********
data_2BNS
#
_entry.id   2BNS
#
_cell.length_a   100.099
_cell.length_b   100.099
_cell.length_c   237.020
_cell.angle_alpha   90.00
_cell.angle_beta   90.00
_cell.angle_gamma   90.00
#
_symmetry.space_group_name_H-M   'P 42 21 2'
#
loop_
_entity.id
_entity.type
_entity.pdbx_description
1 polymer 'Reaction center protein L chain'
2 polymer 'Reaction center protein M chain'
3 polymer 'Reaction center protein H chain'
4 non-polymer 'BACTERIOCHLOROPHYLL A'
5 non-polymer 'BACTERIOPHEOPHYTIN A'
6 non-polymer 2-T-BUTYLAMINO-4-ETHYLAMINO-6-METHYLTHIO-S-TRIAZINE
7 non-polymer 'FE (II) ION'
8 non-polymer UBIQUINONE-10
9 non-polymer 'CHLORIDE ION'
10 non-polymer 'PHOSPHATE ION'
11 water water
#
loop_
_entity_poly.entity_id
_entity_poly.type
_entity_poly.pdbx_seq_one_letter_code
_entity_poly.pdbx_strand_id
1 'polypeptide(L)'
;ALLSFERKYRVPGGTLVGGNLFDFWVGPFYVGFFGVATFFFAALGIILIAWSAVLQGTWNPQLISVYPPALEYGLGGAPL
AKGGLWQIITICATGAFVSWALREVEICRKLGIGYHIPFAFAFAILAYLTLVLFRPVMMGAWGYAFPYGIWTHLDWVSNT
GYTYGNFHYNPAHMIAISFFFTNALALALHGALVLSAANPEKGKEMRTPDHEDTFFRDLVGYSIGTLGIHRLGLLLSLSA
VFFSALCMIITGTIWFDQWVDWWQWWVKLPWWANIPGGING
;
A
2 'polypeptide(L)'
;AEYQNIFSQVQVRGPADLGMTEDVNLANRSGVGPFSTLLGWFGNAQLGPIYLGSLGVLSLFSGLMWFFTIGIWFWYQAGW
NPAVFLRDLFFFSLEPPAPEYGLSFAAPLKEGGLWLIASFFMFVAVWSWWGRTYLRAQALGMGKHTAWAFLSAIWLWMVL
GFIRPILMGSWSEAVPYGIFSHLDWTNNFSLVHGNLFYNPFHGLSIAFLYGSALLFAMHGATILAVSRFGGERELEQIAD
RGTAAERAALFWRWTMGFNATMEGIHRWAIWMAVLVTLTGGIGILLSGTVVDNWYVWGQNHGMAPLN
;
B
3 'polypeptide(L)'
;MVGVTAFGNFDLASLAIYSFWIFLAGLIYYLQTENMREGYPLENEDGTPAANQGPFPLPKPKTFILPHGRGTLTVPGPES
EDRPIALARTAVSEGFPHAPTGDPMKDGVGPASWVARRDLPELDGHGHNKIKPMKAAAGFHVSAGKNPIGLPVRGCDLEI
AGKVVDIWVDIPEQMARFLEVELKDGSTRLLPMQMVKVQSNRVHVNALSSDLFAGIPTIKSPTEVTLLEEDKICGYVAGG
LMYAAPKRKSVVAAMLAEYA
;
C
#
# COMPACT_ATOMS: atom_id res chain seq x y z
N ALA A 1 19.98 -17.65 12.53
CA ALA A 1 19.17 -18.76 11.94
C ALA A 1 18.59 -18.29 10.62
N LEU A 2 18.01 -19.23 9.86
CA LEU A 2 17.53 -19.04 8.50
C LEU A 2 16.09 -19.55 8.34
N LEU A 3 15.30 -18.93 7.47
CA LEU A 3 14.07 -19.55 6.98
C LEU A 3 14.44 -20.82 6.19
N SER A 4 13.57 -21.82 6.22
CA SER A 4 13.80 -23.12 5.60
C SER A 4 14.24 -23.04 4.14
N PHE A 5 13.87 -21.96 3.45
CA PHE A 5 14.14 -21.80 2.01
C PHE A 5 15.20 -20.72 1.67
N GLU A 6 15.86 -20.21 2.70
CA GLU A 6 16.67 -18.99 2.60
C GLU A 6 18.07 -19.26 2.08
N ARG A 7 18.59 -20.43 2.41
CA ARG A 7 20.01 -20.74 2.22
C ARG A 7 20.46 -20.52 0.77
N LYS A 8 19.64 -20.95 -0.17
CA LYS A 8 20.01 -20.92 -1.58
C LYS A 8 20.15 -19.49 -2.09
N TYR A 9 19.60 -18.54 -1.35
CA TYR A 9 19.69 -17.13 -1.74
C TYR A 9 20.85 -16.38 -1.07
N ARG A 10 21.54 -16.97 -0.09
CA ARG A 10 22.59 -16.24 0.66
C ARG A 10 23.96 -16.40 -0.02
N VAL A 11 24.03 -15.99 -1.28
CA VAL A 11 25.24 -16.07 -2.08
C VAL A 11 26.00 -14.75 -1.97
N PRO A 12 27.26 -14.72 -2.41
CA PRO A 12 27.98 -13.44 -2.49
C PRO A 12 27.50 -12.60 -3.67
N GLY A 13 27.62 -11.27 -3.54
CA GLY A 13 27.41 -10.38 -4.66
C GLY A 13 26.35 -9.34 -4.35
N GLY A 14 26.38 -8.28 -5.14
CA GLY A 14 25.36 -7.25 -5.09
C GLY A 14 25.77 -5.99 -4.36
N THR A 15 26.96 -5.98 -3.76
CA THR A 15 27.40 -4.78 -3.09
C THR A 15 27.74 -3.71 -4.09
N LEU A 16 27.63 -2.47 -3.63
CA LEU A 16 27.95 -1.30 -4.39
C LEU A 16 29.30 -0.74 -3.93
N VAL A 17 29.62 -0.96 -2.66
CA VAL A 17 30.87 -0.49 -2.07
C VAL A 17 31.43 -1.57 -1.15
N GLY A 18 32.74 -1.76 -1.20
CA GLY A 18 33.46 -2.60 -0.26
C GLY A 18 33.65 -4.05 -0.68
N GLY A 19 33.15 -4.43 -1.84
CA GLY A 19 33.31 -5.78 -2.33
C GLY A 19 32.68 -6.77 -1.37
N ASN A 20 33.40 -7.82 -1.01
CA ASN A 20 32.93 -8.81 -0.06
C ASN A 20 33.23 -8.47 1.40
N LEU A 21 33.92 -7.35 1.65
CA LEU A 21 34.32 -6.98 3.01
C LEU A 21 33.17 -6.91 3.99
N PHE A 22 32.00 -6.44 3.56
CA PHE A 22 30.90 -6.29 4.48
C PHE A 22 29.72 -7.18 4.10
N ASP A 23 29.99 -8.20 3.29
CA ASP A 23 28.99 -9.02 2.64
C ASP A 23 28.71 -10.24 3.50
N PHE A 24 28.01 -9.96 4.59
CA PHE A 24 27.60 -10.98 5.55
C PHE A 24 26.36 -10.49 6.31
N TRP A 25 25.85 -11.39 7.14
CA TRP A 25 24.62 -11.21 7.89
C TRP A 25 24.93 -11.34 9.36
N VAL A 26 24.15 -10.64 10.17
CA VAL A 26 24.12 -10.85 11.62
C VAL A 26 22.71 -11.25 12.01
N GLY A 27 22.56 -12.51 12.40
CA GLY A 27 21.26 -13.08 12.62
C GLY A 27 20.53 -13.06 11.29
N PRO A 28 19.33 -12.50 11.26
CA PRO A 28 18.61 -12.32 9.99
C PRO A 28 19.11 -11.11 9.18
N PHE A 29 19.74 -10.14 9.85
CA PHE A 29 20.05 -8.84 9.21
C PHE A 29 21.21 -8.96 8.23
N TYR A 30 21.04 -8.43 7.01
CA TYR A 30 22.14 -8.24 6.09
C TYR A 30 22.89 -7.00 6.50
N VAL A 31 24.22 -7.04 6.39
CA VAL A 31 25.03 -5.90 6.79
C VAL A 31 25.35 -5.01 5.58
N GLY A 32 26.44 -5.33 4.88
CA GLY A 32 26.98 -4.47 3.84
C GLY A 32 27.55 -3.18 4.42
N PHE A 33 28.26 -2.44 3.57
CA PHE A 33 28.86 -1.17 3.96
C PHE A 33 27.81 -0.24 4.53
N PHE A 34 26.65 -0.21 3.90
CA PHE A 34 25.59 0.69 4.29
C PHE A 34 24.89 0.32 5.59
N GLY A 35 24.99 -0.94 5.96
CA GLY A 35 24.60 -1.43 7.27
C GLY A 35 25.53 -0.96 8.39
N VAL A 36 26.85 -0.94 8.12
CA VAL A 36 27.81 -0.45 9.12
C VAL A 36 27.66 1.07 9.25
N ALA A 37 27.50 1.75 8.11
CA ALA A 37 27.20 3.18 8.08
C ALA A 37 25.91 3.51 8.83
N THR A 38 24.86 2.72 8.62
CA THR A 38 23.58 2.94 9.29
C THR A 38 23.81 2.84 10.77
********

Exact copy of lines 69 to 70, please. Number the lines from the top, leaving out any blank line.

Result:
C SER A 4 14.24 -23.04 4.14
N PHE A 5 13.87 -21.96 3.45